Usually before labor begins, and by labor I mean the contractions, the mother’s cervix will begin to efface.  Effacement means to thin.  It goes from being about an inch thick to being paper-thin.  A digital pelvic exam can determine the percentage of effacement…for example, the cervix is 25% effaced, means it’s thinned down a quarter of the way, but still has three quarters to go.  If it is 50% effaced, she still has half way to go.  During this effacement, the mother may begin to have vaginal spotting or bleeding, and the blood may be mixed with mucous.  This is literally the mucous plug that was in the cervix coming out.  Sometimes it is called the “bloody show”, though I personally hate that term.  I call it what it is…losing the mucous plug.  The process of effacement can take a few minutes to a few hours to a week or more…there is no set time, for each woman is different.  Once the mother has become 100% effaced, the opening in the cervix will begin to dilate.  The dilation is measured in centimeters.  It goes from 0 centimeters (no dilation) to 10 centimeters, which is fully dilated.  The dilation is also checked by digital vaginal exam, by inserting two fingers into the vagina.  THIS IS NOT RECOMMENDED FOR UNTRAINED PERSONS!!!  If the person checking the mother can insert one fingertip into the cervix, she is considered to be dilated 1 cm.  Two fingertips is 2 cm.  Two fingertips with a space in between is 3 cm.  As the cervix dilates out, the fingers of the person examining the mother will spread into a “V” shape.  Imagine a fingertip in each space of that “V” is a centimeter.  The most that “V” can spread is usually 5 cm, so at 6 cm and up they run their fingers along the edge of the cervix and gauge what the dilation is…experienced labor and delivery nurses are good at it.  Now imagine a circle with a 10 cm diameter…that is how big a fully dilated cervix is, and usually when feeling it on exam, you will also feel the baby’s head pushing down.  It is imperative that the mother NOT push during contractions if her cervix is not fully dilated.  This can cause tearing of the cervical wall which will cause intense bleeding during and after the delivery. These tears are repaired surgically.  To prevent pushing during contractions many couples take Lamaze or other types of childbirth classes to teach them breathing techniques and relaxation techniques.  For some women this is very helpful, for others it isn’t.  Personally I recommend it because learning the breathing alone is helpful.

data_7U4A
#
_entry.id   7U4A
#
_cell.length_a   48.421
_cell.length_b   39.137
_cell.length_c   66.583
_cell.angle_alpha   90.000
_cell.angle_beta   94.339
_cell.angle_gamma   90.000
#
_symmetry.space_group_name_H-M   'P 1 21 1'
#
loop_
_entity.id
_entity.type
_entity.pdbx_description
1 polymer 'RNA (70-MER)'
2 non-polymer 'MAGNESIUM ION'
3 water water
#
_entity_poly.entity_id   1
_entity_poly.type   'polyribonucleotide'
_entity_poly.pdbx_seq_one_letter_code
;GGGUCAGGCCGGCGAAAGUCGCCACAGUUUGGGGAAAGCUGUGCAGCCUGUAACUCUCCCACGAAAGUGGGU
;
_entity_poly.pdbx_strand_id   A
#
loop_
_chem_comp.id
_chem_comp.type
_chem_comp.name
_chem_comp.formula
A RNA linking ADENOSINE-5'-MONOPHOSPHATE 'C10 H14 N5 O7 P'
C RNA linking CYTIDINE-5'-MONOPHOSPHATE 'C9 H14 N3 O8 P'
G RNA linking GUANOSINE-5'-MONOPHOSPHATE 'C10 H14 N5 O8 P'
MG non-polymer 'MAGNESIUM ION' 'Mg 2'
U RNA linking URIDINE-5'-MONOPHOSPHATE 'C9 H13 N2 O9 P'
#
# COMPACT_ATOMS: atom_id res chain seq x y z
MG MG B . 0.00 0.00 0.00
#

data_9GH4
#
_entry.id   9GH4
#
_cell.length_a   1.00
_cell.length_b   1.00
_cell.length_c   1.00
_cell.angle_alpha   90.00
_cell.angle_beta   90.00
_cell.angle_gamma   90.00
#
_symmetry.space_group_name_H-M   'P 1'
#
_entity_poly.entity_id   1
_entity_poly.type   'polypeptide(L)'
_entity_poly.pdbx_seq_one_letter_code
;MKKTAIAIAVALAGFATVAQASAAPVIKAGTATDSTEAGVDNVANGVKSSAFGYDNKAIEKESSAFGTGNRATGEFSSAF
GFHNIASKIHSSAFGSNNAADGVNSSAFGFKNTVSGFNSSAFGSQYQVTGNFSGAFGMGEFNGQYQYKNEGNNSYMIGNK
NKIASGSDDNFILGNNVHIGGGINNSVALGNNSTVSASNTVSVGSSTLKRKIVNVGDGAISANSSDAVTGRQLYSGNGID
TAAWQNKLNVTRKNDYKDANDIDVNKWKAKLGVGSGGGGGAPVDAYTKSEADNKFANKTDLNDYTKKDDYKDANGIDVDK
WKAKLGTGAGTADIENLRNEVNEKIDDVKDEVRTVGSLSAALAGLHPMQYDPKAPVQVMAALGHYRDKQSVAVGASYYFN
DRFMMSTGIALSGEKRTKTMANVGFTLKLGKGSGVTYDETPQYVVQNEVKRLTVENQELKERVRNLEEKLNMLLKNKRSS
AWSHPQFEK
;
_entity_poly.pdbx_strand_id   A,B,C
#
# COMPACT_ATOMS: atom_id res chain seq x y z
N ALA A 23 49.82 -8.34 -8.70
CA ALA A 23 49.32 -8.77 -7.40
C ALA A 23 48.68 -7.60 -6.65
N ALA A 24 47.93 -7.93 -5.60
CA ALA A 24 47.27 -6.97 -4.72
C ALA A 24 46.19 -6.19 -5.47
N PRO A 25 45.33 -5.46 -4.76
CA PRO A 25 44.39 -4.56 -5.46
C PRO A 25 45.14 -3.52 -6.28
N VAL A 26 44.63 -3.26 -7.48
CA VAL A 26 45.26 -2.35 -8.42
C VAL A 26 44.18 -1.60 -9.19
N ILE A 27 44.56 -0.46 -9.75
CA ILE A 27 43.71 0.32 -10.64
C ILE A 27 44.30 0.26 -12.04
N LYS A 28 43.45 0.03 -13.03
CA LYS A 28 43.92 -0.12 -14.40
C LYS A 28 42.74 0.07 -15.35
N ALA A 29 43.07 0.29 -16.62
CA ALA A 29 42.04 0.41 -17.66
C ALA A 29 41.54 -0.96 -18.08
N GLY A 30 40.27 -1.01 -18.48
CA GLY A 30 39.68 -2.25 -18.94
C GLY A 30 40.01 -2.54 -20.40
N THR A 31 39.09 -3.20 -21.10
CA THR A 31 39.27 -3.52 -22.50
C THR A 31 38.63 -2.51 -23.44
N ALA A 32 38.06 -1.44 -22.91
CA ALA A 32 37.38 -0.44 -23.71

Now while this dilation is happening the mother is also experiencing contractions.  The best way I have found to describe a contraction is to imagine a huge tourniquet, about a foot wide, around your middle being ruthlessly twisted and turned every few minutes until its excruciatingly tight, AND at the same time trying to defecate a piece of feces the size and weight of a bowling ball.  The band is the contractions and the bowling ball is the baby moving down into the birth canal.

Contractions begin as a mild twinge across the upper abdomen and are usually bearable.  They may be as many as 20 minutes apart, and only lasting a few seconds.  As time progresses, the strength, frequency and length of the contraction will increase.  Again, there is no set time for this to occur.  Some women go through the first stage of labor for literally days…others hours, for a few, minutes.  Things to look for when measuring contractions are, how far apart they are, and the duration of the contractions.  To time them, you count from the end of one contraction to the beginning of the next.  You will also count the duration of the contraction, or how long it lasts.  Initially the time between contractions will be greater than the duration.  As the time for delivery gets closer, the two will begin to equalize, meaning, if the contractions start at 10 minutes apart and last for 20 seconds, they will eventually get to five minutes apart lasting 45 seconds, then to three minutes apart lasting one minute, then one minute apart lasting a minute.  These are only examples.  The actual times will most likely differ.